Rumford scores spectacular win at Ballantine’s Championship

Rumford joins a growing list of Australian golfer’s who have won in 2013.
image001
Brett Rumford played some forgettable shots during his final few holes at the European Tour’s Rumford was struggling with the driver again during the final round of the Ballantine’s Championship and appeared to hit himself out of the tournament on the 17th hole.

With a two shot lead, Rumford found the trees on the left and was forced to take a penalty drop finishing the hole with double bogey.

Ballantine’s Championship in South Korea yesterday, but it was his approach to the first playoff hole that will be remembered for many years.

Video: Watch Brett Rumford’s amazing shot

It would be an understatement to say that Rumford’s Achilles heel is the driver. His driving accuracy has always floated just above 50% but manages to stay in tournaments thanks to a great short game.

His drive on the par-5 final hole wasn’t much better but Rumford managed to chip out of the trees and sink a par saving putt to join fellow Australian Marcus Fraser and Scotland’s Peter Whiteford in a playoff.

Knowing his driver was the problem, Rumford gave his coach a quick call while hitting a few warm-up shots before the playoff began.

“I was obviously struggling coming home. It was just a matter of making a quick phone call”, Rumford said.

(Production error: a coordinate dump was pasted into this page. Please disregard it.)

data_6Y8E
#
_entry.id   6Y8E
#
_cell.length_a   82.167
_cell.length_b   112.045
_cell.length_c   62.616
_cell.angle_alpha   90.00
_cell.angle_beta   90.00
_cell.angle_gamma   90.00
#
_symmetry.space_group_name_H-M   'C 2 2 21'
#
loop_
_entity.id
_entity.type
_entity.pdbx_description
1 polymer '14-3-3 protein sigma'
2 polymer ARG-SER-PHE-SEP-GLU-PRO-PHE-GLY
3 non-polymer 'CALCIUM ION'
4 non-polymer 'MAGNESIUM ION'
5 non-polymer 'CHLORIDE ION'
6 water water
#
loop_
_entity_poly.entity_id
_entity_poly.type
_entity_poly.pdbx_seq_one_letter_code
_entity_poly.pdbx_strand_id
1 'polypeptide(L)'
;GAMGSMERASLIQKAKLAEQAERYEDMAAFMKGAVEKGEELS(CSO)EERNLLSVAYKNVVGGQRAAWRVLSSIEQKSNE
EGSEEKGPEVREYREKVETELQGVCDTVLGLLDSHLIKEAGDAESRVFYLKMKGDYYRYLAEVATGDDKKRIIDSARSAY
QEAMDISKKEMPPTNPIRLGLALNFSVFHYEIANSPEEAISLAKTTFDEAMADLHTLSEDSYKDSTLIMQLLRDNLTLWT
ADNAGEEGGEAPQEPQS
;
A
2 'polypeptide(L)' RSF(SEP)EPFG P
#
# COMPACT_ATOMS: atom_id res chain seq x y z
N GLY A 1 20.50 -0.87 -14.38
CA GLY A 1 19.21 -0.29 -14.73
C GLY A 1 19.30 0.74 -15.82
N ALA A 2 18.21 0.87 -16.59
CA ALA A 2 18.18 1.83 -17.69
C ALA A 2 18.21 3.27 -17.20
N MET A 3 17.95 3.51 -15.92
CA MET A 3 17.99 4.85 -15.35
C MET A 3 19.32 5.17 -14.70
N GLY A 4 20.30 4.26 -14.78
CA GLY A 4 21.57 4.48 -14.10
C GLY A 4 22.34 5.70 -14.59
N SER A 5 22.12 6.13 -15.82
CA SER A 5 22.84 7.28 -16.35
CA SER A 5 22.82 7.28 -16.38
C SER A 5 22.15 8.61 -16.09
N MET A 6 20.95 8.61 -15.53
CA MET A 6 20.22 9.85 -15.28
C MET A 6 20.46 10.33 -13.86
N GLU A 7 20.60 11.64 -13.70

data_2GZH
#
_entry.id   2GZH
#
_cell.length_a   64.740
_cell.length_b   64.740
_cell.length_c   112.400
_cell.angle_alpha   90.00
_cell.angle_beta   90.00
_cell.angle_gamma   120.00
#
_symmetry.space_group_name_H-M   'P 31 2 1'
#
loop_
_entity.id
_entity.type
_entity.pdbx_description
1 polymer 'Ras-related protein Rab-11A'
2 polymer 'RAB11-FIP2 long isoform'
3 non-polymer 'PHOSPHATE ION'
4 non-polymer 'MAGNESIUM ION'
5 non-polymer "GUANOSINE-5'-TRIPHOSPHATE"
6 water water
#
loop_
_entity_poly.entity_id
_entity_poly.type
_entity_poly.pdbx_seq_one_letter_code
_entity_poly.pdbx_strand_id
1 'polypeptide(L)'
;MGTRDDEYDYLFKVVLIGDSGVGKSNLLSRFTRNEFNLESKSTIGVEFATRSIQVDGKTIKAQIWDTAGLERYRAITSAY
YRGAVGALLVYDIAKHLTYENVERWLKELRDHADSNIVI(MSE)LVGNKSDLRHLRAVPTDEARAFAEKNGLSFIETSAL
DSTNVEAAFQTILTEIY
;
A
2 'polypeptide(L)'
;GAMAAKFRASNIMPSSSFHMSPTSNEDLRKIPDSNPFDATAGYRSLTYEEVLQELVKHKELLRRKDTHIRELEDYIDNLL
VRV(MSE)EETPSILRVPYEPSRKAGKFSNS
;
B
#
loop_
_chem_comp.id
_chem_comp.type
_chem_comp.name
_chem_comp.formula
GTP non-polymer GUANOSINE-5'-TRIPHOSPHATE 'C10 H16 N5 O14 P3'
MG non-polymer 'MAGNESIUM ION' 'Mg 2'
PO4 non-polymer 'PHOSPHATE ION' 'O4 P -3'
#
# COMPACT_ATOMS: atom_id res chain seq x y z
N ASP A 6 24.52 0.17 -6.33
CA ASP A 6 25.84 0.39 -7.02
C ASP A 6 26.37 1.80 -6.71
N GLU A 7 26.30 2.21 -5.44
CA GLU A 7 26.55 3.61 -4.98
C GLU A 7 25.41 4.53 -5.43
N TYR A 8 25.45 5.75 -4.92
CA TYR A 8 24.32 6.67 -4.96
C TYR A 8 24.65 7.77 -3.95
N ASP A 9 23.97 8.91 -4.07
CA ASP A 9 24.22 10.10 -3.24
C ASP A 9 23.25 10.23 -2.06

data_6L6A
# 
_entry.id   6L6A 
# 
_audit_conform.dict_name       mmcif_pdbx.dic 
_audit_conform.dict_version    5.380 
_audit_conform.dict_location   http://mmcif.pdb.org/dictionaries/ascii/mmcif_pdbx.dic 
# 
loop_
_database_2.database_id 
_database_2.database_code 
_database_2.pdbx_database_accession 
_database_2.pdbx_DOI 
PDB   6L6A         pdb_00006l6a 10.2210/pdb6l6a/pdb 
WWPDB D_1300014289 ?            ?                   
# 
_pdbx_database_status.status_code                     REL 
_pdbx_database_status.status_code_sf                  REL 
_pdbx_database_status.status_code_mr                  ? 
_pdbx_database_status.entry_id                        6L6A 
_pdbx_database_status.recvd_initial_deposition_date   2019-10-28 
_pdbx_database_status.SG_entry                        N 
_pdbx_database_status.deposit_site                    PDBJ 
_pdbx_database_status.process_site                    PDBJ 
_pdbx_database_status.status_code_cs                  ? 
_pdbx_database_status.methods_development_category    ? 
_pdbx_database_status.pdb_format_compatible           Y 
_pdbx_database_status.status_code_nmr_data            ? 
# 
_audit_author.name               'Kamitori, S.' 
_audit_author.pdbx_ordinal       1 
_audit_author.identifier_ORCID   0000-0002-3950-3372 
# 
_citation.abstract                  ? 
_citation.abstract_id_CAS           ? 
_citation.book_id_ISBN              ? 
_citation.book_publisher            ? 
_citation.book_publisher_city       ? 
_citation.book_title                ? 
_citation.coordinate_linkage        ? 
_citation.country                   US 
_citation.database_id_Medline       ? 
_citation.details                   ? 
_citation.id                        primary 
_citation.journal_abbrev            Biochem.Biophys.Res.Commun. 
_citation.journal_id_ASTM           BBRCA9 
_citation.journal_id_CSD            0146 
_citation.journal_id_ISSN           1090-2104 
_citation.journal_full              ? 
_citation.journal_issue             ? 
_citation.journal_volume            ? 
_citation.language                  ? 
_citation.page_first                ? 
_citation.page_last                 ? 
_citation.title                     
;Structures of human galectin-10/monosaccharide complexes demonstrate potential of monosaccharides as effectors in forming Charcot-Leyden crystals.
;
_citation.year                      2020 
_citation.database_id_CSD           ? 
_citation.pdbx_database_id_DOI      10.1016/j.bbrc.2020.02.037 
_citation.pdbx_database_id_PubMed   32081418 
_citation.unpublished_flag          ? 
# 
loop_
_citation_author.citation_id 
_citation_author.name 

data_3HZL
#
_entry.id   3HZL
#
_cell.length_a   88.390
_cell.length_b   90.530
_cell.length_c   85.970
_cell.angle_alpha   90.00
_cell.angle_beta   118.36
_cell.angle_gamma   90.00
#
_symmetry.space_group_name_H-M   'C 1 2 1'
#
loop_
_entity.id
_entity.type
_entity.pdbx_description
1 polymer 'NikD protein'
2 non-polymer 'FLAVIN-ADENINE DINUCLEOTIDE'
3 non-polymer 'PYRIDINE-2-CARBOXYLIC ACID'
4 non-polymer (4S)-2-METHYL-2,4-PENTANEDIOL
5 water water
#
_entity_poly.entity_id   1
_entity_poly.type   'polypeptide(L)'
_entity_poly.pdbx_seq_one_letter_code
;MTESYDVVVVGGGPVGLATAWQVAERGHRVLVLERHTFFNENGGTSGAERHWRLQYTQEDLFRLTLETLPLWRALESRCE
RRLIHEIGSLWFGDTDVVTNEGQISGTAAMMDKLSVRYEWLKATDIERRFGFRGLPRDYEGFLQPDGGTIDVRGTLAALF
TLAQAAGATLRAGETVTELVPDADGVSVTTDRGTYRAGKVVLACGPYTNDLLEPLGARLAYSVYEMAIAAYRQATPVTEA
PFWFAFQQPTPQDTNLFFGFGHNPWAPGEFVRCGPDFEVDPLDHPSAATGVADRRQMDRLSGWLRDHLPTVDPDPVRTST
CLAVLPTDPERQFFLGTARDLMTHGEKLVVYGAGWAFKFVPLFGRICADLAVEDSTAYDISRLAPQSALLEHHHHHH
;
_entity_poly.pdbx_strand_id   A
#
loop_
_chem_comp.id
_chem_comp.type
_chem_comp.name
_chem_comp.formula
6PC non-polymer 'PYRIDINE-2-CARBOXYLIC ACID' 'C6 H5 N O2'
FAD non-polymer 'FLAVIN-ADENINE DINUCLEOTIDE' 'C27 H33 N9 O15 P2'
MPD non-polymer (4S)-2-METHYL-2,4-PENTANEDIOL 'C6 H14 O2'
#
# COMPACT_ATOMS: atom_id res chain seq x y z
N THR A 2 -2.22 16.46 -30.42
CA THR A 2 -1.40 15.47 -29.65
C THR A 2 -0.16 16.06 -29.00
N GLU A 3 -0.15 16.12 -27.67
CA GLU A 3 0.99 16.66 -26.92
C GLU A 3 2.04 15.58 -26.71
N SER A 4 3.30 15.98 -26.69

“I just presumed that my coach, Pete Cowen, would have been watching in the U.K. and so I gave him a quick call just to say, ‘hey, Pete, just give me a one minute lesson, mate, before I go on.”

Rumford’s drive on the final hole was straight and gave himself an opportunity to go for the green in two. He nearly holed his approach and made the short eagle putt to become the first player on the day to make eagle on the final hole and record his first victory since 2007.

“I’ve had my opportunities, but it’s really tough and even today, I pretty much once again let it slip through my fingers”, Rumford said following his round.

“It’s obviously what makes the best players in the world the best- they capitalise on these positions in which they get themselves into over the last nine holes.”

Rumford has had a tough time on the European Tour over the past few years, not unsurprisingly coinciding with the birth of his twin daughters.Rumford has always been an underrated Australian golfer, who hasn’t held the spotlight as much as the likes of Jason Day and Adam Scott have on the US PGA tour.

As one of the good guys on tour, let’s hope this victory propels Rumford back to the regular winner’s circle his talent has always promised.